July 11th, 2012
|03:07 pm - Spider baby!|
Sorry, arachnophobes, this entry is not for you. Look under the cut at your own peril.
( Spider pics under the cutCollapse )
February 11th, 2012
|03:55 pm - wtb empathy ray|
Sometimes I wish I could just beam people's heads and *make* them understand the crap that some people have to go through.
I would say more but I'm too angry right now to be coherent.
Current Mood: angry
August 13th, 2011
|09:31 am - I can't resist a book meme|
The usual standard....bold what you've read. (I'm going to put the partially read ones in italics).
Yoinked from weirdodragoncat
- The Lord Of The Rings Trilogy, by J.R.R. Tolkien
- The Hitchhiker's Guide To The Galaxy, by Douglas Adams
- Ender's Game, by Orson Scott Card
- The Dune Chronicles, by Frank Herbert - Another that I've read dozens of times, I was so OBSESSED with these books when I was younger.
- A Song Of Ice And Fire Series, by George R. R. Martin - I'm on book 5 right now, almost done with it.
- 1984, by George Orwell - got distracted halfway through and haven't gone back to it
- Fahrenheit 451, by Ray Bradbury
- The Foundation Trilogy, by Isaac Asimov
- Brave New World, by Aldous Huxley
- American Gods, by Neil Gaiman
- The Princess Bride, by William Goldman
- The Wheel Of Time Series, by Robert Jordan
- Animal Farm, by George Orwell
- Neuromancer, by William Gibson
- Watchmen, by Alan Moore
- I, Robot, by Isaac Asimov
- Stranger In A Strange Land, by Robert Heinlein
- The Kingkiller Chronicles, by Patrick Rothfuss - I've read the first one, eventually I will read the second one. I enjoyed the first one immensely.
- Slaughterhouse-Five, by Kurt Vonnegut
- Frankenstein, by Mary Shelley
- Do Androids Dream Of Electric Sheep?, by Philip K. Dick - I checked it out from the library, started to read it, had to return it and haven't gone back to it yet.
- The Handmaid's Tale, by Margaret Atwood - this book gave me nightmares (read it when I was in high school).
- The Dark Tower Series, by Stephen King - I've read the first one, eventually I'll read the rest
- 2001: A Space Odyssey, by Arthur C. Clarke - the movies put me to sleep, no urge to read the book
- The Stand, by Stephen King
- Snow Crash, by Neal Stephenson
- The Martian Chronicles, by Ray Bradbury
- Cat's Cradle, by Kurt Vonnegut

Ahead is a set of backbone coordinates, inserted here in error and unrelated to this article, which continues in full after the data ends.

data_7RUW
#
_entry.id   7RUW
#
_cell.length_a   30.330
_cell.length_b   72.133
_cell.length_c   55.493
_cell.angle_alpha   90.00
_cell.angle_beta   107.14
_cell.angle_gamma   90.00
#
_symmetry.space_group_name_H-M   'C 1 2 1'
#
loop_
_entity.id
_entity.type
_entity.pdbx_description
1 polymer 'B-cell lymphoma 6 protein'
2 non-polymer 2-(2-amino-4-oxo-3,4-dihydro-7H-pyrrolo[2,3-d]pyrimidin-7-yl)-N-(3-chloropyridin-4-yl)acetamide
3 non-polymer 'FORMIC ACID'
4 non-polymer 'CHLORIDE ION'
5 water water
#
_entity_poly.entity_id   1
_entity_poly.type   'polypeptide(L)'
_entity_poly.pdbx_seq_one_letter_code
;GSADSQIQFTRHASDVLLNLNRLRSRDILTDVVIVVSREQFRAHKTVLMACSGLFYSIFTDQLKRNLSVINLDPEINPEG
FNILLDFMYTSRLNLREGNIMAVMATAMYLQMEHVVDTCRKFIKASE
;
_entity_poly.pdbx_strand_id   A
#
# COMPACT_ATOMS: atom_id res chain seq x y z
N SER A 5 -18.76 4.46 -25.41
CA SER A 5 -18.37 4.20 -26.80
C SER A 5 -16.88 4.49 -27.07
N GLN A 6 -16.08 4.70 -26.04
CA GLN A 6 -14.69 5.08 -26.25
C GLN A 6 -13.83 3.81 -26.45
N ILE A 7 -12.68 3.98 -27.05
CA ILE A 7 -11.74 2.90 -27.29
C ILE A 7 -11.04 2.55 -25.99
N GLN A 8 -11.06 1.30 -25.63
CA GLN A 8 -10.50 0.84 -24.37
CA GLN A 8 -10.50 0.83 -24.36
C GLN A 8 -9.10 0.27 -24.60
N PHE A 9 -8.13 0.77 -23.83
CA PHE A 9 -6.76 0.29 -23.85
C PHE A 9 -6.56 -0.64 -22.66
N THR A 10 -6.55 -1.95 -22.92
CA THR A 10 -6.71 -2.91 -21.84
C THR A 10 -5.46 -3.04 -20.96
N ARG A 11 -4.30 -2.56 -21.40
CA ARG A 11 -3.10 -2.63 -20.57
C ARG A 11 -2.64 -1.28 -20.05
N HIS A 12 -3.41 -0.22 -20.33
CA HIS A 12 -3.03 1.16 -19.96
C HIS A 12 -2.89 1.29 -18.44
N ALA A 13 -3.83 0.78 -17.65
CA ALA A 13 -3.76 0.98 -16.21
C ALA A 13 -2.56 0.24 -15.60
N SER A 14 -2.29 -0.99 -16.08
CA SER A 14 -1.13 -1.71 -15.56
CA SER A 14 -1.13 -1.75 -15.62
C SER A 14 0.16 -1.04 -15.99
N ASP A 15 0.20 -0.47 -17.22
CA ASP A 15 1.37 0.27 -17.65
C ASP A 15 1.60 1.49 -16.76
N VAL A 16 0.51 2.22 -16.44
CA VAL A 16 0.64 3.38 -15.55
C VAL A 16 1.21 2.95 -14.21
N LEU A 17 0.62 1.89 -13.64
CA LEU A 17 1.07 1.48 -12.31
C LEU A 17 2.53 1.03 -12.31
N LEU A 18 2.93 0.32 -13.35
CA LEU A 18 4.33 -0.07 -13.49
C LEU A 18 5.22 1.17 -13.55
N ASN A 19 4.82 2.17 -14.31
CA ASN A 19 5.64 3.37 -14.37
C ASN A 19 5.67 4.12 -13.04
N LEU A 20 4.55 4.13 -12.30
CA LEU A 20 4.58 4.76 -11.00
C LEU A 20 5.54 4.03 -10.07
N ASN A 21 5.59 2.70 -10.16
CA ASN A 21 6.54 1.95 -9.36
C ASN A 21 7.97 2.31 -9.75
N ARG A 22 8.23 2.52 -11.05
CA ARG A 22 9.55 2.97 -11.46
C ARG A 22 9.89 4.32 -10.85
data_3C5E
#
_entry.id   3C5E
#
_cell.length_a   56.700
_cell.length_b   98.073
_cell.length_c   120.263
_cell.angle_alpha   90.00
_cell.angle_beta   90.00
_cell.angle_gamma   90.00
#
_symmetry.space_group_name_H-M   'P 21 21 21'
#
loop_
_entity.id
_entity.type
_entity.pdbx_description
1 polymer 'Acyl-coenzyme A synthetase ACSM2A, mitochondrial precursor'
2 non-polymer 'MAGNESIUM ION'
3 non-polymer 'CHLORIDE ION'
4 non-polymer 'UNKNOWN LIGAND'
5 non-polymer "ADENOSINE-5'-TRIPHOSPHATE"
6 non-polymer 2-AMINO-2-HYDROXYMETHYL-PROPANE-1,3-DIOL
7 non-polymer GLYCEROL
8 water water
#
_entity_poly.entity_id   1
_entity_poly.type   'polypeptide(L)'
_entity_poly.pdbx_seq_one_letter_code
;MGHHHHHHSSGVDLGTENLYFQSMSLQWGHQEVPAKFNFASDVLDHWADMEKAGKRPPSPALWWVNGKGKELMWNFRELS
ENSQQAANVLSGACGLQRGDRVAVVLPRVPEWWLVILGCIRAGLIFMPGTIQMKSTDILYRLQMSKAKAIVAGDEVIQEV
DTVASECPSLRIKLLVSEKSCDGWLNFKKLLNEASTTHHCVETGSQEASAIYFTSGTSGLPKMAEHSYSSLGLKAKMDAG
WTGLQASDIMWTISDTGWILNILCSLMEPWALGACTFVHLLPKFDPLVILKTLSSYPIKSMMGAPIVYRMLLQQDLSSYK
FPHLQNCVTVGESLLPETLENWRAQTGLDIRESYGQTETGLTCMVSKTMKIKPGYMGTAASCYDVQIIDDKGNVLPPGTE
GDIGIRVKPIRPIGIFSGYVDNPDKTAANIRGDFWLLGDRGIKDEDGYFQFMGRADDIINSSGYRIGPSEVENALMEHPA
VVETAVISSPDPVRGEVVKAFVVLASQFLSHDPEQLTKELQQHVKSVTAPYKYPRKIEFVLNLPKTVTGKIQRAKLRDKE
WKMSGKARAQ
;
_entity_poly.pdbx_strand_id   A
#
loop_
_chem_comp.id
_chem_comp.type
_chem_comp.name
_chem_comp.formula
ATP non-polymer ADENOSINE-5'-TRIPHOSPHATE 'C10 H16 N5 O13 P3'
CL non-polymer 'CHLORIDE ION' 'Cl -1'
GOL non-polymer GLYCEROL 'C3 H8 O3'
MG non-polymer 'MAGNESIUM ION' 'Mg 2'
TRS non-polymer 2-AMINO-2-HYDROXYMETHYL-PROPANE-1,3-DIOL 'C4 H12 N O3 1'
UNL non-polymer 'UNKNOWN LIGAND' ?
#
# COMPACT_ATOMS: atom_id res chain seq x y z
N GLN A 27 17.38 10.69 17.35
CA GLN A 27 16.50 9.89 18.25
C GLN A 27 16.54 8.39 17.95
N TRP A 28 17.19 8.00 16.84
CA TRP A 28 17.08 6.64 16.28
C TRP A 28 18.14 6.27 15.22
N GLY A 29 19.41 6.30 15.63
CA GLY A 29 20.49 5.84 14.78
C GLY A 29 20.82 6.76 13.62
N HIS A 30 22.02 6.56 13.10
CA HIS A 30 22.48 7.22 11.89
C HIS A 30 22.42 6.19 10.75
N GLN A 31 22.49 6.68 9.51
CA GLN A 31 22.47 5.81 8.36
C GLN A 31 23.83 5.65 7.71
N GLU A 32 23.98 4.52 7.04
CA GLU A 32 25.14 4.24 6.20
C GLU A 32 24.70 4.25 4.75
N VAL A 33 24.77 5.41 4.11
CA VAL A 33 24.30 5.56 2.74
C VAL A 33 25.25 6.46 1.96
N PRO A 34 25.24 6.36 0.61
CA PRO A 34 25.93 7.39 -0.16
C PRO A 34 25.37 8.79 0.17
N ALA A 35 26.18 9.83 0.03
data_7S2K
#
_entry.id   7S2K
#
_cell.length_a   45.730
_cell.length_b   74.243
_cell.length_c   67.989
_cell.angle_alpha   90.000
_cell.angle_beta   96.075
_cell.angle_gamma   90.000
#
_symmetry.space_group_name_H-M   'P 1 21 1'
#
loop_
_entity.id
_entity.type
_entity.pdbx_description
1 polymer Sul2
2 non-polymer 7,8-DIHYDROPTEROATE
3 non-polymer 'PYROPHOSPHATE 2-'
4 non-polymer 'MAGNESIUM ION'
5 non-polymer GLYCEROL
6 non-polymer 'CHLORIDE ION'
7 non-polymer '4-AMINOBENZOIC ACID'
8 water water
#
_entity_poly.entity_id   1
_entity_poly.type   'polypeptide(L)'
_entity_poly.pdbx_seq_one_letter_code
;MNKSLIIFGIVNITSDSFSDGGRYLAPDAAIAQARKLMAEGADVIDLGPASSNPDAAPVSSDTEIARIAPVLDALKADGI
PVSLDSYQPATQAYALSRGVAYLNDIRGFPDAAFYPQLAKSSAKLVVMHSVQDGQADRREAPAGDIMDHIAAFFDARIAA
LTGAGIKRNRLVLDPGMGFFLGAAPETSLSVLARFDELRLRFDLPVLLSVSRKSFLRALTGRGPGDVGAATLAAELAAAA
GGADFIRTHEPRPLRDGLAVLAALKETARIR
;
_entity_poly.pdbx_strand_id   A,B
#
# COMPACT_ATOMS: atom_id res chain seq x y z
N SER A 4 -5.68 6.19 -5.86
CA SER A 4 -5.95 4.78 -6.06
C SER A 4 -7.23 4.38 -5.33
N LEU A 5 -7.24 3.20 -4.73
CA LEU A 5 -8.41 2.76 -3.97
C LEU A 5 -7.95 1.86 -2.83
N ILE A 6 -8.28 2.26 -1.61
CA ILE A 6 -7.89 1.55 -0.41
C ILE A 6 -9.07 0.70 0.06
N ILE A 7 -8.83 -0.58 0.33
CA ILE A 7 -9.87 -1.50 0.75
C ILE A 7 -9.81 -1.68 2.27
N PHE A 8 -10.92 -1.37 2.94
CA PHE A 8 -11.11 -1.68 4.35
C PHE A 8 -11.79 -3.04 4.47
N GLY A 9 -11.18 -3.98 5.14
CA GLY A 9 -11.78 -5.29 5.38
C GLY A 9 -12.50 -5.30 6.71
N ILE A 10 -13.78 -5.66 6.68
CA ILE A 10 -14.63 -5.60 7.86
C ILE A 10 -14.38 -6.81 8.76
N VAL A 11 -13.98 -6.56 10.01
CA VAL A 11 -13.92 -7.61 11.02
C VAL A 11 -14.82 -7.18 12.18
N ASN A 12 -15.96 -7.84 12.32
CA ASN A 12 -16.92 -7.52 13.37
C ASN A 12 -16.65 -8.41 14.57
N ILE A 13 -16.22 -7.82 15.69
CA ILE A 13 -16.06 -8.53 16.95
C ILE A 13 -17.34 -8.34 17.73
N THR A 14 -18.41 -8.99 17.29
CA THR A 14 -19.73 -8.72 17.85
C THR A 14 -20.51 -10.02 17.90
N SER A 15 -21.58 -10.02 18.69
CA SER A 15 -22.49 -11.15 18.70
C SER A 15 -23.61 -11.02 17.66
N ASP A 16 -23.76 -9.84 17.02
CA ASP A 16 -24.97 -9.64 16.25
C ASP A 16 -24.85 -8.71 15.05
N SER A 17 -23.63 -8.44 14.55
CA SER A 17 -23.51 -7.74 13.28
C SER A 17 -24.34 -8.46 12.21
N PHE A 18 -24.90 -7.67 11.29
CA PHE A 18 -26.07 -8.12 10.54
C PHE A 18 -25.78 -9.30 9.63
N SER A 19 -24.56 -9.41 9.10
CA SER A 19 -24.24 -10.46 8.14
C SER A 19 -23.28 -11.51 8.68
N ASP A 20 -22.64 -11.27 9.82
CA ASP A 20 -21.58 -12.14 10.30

- The Sandman Series, by Neil Gaiman - I've read the first one
- A Clockwork Orange, by Anthony Burgess - I love his use of language, this book is almost poetic in my opinion. Also depressing as hell.
- Starship Troopers, by Robert Heinlein
- Watership Down, by Richard Adams - I've read this a dozen times or more, it used to be one of the books I re-read at least once a year.
- Dragonflight, by Anne McCaffrey
- The Moon Is A Harsh Mistress, by Robert Heinlein
- A Canticle For Leibowitz, by Walter M. Miller - I read this for an awesome college honors English class in Cold War lit. The book (and the class) were pretty interesting.
- The Time Machine, by H.G. Wells
- 20,000 Leagues Under The Sea, by Jules Verne
- Flowers For Algernon, by Daniel Keys
- The War Of The Worlds, by H.G. Wells
- The Chronicles Of Amber, by Roger Zelazny
- The Belgariad, by David Eddings - I read the first one and really did not care for it
- The Mists Of Avalon, by Marion Zimmer Bradley
- The Mistborn Series, by Brandon Sanderson - Still need to read the last book. I enjoyed the first two a lot though I feel like the author is kinda screwing with me sometimes.
- Ringworld, by Larry Niven
- The Left Hand Of Darkness, by Ursula K. LeGuin - I love LeGuin.
- The Silmarillion, by J.R.R. Tolkien
- The Once And Future King, by T.H. White
- Neverwhere, by Neil Gaiman
- Childhood's End, by Arthur C. Clarke
- Contact, by Carl Sagan
- The Hyperion Cantos, by Dan Simmons - I got bored halfway through the second book and haven't gone back yet.
- Stardust, by Neil Gaiman
- Cryptonomicon, by Neal Stephenson
- World War Z, by Max Brooks
- The Last Unicorn, by Peter S. Beagle
- The Forever War, by Joe Haldeman
- Small Gods, by Terry Pratchett - I've tried reading some of his books and I just can't get into them.
- The Chronicles Of Thomas Covenant, The Unbeliever, by Stephen R. Donaldson
- The Vorkosigan Saga, by Lois McMaster Bujold - I love Miles. Apparently I have a thing for short smart men because I feel similarly about Tyrion Lannister.
- Going Postal, by Terry Pratchett
- The Mote In God's Eye, by Larry Niven & Jerry Pournelle
- The Sword Of Truth, by Terry Goodkind
- The Road, by Cormac McCarthy
- Jonathan Strange & Mr Norrell, by Susanna Clarke
- I Am Legend, by Richard Matheson
- The Riftwar Saga, by Raymond E. Feist - I was obsessed with these books when I was 12, but eventually I got over it.
- The Shannara Trilogy, by Terry Brooks
- The Conan The Barbarian Series, by R.E. Howard
- The Farseer Trilogy, by Robin Hobb - Robin Hobb is evil. She torments her characters but once I start reading one of her books I can't put it down even through I feel like throwing it across the room about a dozen times a book.
- The Time Traveler's Wife, by Audrey Niffenegger
- The Way Of Kings, by Brandon Sanderson
- A Journey To The Center Of The Earth, by Jules Verne
- The Legend Of Drizzt Series, by R.A. Salvatore
- Old Man's War, by John Scalzi
- The Diamond Age, by Neil Stephenson
- Rendezvous With Rama, by Arthur C. Clarke